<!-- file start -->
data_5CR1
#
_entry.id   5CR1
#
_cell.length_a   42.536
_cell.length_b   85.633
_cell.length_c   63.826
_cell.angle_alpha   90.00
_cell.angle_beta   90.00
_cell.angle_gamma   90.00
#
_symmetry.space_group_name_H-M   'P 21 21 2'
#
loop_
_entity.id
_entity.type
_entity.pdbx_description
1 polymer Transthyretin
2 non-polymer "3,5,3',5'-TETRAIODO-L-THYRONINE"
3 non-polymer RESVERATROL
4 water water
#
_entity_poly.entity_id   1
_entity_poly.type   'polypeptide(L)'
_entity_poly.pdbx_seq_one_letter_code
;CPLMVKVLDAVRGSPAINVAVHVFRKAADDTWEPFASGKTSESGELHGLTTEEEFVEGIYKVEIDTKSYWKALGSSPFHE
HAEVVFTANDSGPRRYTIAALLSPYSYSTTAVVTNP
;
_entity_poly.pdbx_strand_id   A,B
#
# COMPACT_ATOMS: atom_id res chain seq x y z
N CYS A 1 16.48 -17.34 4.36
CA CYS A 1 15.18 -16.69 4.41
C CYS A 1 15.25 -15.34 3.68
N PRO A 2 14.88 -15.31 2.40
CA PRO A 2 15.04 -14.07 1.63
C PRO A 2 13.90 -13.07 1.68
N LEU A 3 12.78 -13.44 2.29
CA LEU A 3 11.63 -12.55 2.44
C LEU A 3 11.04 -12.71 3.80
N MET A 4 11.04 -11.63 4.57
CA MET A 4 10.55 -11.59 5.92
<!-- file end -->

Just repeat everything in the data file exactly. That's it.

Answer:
data_5CR1
#
_entry.id   5CR1
#
_cell.length_a   42.536
_cell.length_b   85.633
_cell.length_c   63.826
_cell.angle_alpha   90.00
_cell.angle_beta   90.00
_cell.angle_gamma   90.00
#
_symmetry.space_group_name_H-M   'P 21 21 2'
#
loop_
_entity.id
_entity.type
_entity.pdbx_description
1 polymer Transthyretin
2 non-polymer "3,5,3',5'-TETRAIODO-L-THYRONINE"
3 non-polymer RESVERATROL
4 water water
#
_entity_poly.entity_id   1
_entity_poly.type   'polypeptide(L)'
_entity_poly.pdbx_seq_one_letter_code
;CPLMVKVLDAVRGSPAINVAVHVFRKAADDTWEPFASGKTSESGELHGLTTEEEFVEGIYKVEIDTKSYWKALGSSPFHE
HAEVVFTANDSGPRRYTIAALLSPYSYSTTAVVTNP
;
_entity_poly.pdbx_strand_id   A,B
#
# COMPACT_ATOMS: atom_id res chain seq x y z
N CYS A 1 16.48 -17.34 4.36
CA CYS A 1 15.18 -16.69 4.41
C CYS A 1 15.25 -15.34 3.68
N PRO A 2 14.88 -15.31 2.40
CA PRO A 2 15.04 -14.07 1.63
C PRO A 2 13.90 -13.07 1.68
N LEU A 3 12.78 -13.44 2.29
CA LEU A 3 11.63 -12.55 2.44
C LEU A 3 11.04 -12.71 3.80
N MET A 4 11.04 -11.63 4.57
CA MET A 4 10.55 -11.59 5.92